In a note dated 2 February, which has been filed in Onondaga county supreme court, they wrote: “Michael, after a discussion with your mother, we have decided that you must leave this house immediately. You have 14 days to vacate. You will not be allowed to return. We will take whatever actions are necessary to enforce this decision.

In an article in the Denver7, “How long should adult children be living in their parents’ homes?” Marc Stewart interviews Denver residents on their opinion:

A judge has ordered a 30-year-old man in New York state to move out of his parents’ house, after a short legal battle.

The case involves a 30-year-old man who was ordered to leave his parents’ home amid complaints he didn’t help with expenses or chores. Appearing in court, the man argued he was not given sufficient legal notification to vacate.

“A six-month notice is reasonable amount of time for someone who has been depending on persons for support,” said 30-year-old Michael Rotondo.

The dispute is prompting discussion from many points of view here in Colorado.

“I think it depends on each individual family. But we like the fact that our kids went to college and mostly didn’t come back!” said a woman named Anne, who lives in Denver’s Highlands neighborhood.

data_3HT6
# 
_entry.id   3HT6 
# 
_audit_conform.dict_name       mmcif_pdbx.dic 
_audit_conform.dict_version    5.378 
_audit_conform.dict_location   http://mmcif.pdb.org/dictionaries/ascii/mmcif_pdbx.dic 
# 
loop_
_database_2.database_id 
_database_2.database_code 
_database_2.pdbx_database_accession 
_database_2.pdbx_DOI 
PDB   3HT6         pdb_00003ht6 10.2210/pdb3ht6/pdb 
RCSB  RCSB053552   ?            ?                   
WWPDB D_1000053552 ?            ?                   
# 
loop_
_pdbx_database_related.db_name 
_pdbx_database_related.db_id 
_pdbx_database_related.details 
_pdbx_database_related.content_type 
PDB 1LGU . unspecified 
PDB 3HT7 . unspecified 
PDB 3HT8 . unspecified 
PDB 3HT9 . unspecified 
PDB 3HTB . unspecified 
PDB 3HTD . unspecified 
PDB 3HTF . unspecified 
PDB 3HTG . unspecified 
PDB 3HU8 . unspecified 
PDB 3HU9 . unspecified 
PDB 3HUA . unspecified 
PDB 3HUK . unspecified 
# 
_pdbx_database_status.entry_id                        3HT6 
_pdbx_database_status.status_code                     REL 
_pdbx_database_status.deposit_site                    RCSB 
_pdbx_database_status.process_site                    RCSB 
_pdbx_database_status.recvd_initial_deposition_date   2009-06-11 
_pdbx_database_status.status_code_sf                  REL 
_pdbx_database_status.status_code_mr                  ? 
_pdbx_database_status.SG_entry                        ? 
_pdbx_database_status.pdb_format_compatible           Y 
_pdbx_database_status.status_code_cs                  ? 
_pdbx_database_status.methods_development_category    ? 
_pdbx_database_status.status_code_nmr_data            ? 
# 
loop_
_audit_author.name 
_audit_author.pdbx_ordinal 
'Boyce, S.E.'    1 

Others are more judgmental.

“My thoughts on that is shame on him. Because a man should be able to stand on his own two feet,” said Ben Duda.

Yet the reality is that a growing number of grownups living are home. According to Pew Research, 15 percent of millennials are now living with their parents. That’s up 5 percent from Generation X.

I have my daughter home with me now, but she’ll be leaving early in June to study abroad, and then move out of state to start her career. I’ll miss her terribly when she leaves. My son went from college at University of California Santa Barbara and shipped his belongings via AmTrak to the Bay area and drove up there from school. I almost wish I had more time with them. He’s asked to come home for awhile so he can apply to grad schools. It is always wonderful when they come home to visit. But, I’m not sure how it would be with them living here full time. I think it means we’re succeeding with our parenting to have them fly from the nest.